They can be overpowering or subtle and sexy and definitely add depth and dimension to rich floral or amber perfumes. What we call animalic notes are not everyone’s cup of tea though!
Nowadays we are more likely to use synthetic replacements than actual materials from animals for the obvious reasons and often there are a lot of what we refer to as animalic in flowers such as Jasmine and tuberose too.
White florals contain traces of the chemical indole (also present in Jasmine) which can be added to a fragrance in trace amounts for effect. Alone indole has the odour of decay and can be extremely unpleasant as is the case with many animalic notes.
The animalic notes are generally quite strong and often fecal, civet being the main material used which is extracted from the anal gland of the civet cat. Strange and unpleasant as it may seem, civet when used in trace amounts gives a sweet and exotic sexy edge to a fragrance and is reminiscent of the indoles present in white flowers.
Castoreum, which is from the glands of the beaver or a synthetic reproduction is slightly less alarming but can have quite urine like notes which at low levels give a honey aroma. Castoreum is used in chypres and leather fragrances along with woods, mosses and labdanum or birch tar and iso butyl quinolene (leather notes).
Ambergris, from the sperm whale is the most gentle of the animalic notes and is found washed up on beaches mainly in New Zealand. It has an aromatic almost marine like note which I find quite soft musty and musky. The synthetic versions are most often used and I find it works very well with sandalwood for a soft skin like accord.
**NOTE**Ambergris must be ground to a fine powder and macerated in alcohol for AT LEAST 6 months to mature if not longer. If you do end up buying some of this rare and expensive material don’t be tempted to use it right away – it’s just a waste!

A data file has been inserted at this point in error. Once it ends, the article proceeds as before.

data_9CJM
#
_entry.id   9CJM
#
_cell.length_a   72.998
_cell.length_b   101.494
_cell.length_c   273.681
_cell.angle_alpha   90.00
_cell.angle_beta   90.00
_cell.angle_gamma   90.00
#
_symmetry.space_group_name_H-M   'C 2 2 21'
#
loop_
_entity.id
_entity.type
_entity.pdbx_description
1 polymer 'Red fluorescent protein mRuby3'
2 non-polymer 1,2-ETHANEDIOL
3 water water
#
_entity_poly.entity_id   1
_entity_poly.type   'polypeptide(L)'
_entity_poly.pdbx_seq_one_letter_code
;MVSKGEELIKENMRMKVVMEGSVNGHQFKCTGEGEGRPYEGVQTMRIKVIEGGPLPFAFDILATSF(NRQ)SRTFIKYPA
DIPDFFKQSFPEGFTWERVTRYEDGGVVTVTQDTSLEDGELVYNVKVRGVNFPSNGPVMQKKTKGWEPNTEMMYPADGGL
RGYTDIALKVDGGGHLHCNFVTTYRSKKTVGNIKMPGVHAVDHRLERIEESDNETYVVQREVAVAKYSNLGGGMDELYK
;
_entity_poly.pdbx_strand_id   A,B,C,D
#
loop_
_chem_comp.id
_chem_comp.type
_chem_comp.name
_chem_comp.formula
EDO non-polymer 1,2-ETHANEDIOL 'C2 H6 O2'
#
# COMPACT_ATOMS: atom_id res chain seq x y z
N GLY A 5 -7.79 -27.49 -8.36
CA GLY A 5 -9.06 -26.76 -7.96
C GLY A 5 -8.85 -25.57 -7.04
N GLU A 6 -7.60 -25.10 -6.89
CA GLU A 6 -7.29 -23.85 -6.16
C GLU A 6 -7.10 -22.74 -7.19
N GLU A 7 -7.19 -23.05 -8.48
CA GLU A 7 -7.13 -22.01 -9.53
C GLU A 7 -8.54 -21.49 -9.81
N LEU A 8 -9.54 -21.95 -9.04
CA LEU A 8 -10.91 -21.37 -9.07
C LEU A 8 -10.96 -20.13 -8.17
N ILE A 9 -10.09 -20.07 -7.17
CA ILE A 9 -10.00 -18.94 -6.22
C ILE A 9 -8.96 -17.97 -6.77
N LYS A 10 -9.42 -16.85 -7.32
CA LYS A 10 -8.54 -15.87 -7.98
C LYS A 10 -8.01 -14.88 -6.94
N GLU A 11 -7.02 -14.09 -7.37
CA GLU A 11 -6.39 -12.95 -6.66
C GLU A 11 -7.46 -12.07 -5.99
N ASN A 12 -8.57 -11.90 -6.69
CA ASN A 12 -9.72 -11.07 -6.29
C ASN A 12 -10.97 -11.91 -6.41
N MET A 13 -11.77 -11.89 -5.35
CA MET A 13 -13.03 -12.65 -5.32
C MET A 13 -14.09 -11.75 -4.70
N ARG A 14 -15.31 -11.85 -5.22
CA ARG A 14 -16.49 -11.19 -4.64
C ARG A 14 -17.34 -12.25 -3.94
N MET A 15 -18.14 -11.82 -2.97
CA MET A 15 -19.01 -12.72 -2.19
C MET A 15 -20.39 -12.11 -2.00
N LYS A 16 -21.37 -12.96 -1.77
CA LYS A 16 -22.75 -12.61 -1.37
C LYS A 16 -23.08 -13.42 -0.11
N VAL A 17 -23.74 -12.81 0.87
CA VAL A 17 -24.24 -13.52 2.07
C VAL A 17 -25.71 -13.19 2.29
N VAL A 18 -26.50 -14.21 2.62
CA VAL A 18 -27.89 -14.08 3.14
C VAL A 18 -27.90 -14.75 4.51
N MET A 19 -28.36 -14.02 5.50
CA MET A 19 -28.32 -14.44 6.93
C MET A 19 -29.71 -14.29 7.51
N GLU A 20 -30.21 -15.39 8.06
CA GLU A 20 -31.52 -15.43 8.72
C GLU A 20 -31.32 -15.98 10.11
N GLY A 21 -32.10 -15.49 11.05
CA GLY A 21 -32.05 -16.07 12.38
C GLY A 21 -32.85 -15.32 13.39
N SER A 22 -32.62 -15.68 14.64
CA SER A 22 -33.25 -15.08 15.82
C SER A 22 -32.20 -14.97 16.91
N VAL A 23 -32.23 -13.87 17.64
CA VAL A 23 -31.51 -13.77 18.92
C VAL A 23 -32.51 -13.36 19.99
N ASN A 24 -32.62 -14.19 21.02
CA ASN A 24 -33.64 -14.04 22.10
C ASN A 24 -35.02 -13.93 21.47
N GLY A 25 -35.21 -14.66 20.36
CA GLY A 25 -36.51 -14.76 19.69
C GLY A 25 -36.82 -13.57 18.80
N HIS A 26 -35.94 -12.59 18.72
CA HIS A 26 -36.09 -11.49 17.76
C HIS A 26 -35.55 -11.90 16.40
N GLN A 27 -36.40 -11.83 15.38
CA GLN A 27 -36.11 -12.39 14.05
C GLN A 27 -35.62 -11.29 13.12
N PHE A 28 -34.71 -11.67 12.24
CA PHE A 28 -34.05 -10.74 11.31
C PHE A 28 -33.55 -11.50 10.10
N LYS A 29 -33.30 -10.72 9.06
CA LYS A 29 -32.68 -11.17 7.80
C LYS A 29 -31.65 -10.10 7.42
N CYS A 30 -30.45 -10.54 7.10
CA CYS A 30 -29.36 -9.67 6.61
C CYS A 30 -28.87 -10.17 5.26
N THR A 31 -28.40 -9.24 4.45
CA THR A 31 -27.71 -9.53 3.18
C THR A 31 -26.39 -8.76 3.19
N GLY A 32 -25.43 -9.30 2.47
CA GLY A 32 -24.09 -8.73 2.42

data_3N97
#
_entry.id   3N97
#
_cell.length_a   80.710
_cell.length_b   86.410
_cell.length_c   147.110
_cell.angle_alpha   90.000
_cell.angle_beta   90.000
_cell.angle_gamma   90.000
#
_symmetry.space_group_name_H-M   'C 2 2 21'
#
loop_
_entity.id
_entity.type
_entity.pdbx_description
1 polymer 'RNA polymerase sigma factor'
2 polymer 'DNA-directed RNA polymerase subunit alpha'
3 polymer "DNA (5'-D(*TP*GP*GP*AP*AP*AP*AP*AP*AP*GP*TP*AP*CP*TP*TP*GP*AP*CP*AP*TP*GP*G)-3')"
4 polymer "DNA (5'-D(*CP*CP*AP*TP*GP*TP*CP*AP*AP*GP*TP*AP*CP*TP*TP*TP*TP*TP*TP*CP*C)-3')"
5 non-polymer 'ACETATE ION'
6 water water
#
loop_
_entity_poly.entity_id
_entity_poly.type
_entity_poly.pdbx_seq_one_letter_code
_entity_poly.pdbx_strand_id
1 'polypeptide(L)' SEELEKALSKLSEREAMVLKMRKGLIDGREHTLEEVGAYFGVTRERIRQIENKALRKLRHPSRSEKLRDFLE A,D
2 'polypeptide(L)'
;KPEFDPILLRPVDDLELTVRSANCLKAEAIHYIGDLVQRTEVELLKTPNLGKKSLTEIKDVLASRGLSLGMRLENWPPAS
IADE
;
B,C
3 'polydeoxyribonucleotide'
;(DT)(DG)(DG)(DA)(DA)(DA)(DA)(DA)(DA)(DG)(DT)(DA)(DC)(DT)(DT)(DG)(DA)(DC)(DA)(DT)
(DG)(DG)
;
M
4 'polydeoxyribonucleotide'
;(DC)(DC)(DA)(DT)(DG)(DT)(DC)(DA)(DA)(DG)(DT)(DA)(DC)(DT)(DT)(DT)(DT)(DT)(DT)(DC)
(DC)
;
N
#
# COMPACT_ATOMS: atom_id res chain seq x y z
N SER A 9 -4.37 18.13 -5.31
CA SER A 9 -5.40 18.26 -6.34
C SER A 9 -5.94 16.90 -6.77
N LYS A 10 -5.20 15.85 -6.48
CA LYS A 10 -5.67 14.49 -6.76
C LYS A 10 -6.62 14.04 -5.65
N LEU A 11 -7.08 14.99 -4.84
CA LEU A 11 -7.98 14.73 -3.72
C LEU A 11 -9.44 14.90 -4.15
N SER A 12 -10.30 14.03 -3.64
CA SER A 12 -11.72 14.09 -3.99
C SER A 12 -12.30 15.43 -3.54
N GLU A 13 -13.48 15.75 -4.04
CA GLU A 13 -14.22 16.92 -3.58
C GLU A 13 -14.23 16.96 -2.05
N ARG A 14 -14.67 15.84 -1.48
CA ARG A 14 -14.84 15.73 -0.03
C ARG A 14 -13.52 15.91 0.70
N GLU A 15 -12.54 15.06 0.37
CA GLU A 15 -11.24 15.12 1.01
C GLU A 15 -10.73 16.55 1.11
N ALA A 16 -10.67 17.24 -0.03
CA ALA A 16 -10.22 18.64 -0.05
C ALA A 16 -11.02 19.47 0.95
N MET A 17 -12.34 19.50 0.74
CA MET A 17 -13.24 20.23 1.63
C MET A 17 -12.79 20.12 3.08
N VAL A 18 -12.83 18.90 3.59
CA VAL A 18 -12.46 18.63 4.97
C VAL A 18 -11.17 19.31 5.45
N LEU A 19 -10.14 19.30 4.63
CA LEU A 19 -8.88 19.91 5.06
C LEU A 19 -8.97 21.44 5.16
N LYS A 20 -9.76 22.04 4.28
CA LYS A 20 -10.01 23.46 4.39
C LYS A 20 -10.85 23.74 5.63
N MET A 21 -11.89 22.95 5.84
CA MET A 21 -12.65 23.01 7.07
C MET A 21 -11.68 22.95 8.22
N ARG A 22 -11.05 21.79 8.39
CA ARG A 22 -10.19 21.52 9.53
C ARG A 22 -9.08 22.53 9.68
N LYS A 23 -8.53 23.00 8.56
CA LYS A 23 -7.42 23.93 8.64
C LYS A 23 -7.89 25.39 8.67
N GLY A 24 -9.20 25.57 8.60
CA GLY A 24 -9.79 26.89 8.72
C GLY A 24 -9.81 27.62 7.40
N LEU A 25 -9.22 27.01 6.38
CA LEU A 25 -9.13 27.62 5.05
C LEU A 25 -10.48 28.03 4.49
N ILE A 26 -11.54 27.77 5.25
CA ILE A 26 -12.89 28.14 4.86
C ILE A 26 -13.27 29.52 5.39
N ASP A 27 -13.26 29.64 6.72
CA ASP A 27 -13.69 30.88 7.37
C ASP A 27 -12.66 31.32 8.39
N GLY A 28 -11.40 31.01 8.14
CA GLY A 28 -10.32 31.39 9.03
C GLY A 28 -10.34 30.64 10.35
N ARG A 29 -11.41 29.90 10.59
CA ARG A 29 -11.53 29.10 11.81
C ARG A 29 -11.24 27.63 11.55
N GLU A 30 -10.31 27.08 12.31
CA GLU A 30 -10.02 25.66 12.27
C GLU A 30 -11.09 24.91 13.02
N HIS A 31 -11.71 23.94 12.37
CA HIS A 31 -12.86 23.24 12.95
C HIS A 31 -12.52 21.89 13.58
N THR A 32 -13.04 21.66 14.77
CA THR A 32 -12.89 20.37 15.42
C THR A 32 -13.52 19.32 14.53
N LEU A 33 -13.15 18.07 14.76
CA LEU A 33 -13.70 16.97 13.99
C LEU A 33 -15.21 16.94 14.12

Natural musk is completely outlawed due to the near extinction of the musk deer from which it has historically been collected. The musk notes we experience today are all synthetic and in actual fact are perceived as much cleaner than you would expect considering it’s origin. This is due to their extensive use in laundry detergent fragrances, hence the term “laundry musk”.
Nitro musks such as Galaxolide by IFF (a major component in The Body Shop White Musk) are used due to their substantive and long lasting effects through a wash at high temperatures. They are not very soluble in water which means they will stay on the fabric through the wash cycle. Of course this means that many are not biodegradeable or particularly environmentally friendly but new versions such as
Musk notes are used in most fragrances for their fixative properties and the soft comforting effect they give to a fragrance. Many people, including perfumers are anosmic to different musks and so they are often used in combination with each other.